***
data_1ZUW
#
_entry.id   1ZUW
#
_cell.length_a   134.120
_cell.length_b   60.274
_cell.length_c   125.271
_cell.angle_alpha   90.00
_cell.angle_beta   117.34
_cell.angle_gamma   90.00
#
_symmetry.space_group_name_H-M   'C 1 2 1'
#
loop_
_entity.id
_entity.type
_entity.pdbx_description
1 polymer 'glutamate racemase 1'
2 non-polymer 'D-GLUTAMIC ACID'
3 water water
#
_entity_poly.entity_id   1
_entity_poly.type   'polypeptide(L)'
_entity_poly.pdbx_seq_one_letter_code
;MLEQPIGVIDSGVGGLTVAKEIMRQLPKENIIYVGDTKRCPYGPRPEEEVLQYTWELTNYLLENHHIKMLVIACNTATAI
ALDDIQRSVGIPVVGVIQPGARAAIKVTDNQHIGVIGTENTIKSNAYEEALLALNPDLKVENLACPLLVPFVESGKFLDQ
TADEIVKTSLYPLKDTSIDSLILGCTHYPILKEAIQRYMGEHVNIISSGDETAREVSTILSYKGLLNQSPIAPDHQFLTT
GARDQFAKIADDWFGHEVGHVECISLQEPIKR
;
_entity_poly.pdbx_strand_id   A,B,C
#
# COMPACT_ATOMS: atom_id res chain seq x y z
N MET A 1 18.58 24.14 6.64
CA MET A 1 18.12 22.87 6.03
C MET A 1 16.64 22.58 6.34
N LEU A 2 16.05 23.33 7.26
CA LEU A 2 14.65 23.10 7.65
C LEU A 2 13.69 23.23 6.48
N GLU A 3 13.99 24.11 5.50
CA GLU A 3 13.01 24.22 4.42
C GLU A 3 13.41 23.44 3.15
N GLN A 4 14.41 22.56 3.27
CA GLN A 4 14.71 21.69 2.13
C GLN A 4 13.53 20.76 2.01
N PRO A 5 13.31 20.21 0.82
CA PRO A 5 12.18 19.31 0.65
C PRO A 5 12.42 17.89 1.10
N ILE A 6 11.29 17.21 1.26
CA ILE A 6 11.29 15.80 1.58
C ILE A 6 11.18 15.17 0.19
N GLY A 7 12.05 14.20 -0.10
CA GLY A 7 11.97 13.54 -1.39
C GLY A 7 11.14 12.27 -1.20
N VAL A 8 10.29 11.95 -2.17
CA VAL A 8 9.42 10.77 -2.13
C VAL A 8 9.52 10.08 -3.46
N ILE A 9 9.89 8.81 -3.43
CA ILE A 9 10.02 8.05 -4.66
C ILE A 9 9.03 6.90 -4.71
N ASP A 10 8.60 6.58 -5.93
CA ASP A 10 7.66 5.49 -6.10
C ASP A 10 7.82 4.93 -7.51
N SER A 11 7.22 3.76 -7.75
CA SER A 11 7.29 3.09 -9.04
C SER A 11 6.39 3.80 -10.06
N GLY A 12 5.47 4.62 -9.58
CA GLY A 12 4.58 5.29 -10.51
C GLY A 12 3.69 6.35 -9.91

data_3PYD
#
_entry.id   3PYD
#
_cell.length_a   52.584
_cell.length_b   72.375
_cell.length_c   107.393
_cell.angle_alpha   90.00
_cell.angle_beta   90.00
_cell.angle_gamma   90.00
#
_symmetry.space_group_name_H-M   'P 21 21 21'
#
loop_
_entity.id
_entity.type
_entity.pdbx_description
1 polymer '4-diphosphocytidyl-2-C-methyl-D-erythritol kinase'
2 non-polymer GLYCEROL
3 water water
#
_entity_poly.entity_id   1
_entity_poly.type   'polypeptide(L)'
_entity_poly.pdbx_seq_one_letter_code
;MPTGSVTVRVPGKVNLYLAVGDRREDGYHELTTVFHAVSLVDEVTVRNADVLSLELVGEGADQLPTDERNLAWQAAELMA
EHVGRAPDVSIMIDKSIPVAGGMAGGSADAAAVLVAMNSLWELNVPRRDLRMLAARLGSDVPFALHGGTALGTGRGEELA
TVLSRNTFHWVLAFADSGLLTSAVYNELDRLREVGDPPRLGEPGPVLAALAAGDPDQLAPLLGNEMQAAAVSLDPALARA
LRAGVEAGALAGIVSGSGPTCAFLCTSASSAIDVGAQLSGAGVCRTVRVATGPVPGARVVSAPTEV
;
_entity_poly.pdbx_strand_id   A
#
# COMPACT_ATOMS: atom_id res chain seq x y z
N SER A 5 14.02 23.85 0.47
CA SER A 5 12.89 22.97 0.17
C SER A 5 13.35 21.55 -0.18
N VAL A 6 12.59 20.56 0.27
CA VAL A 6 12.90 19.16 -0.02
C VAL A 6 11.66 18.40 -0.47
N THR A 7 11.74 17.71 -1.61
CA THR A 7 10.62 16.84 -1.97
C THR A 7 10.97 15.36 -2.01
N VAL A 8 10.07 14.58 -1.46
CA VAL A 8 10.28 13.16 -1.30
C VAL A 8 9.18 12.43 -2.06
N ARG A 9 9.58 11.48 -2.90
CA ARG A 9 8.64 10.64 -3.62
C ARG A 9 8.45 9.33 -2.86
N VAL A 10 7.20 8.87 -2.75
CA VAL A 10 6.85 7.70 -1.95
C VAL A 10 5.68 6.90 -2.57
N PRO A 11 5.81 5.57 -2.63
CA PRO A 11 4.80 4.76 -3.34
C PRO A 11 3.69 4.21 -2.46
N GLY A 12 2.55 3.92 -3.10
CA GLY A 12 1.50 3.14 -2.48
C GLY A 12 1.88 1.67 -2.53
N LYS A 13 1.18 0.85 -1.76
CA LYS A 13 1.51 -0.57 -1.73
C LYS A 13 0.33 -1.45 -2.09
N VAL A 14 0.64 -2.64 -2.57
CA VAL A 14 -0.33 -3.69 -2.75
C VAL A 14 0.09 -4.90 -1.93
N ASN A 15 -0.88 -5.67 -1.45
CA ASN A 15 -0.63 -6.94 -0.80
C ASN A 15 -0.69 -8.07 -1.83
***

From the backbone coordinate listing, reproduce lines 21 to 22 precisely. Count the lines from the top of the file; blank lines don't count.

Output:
#
_entity_poly.entity_id   1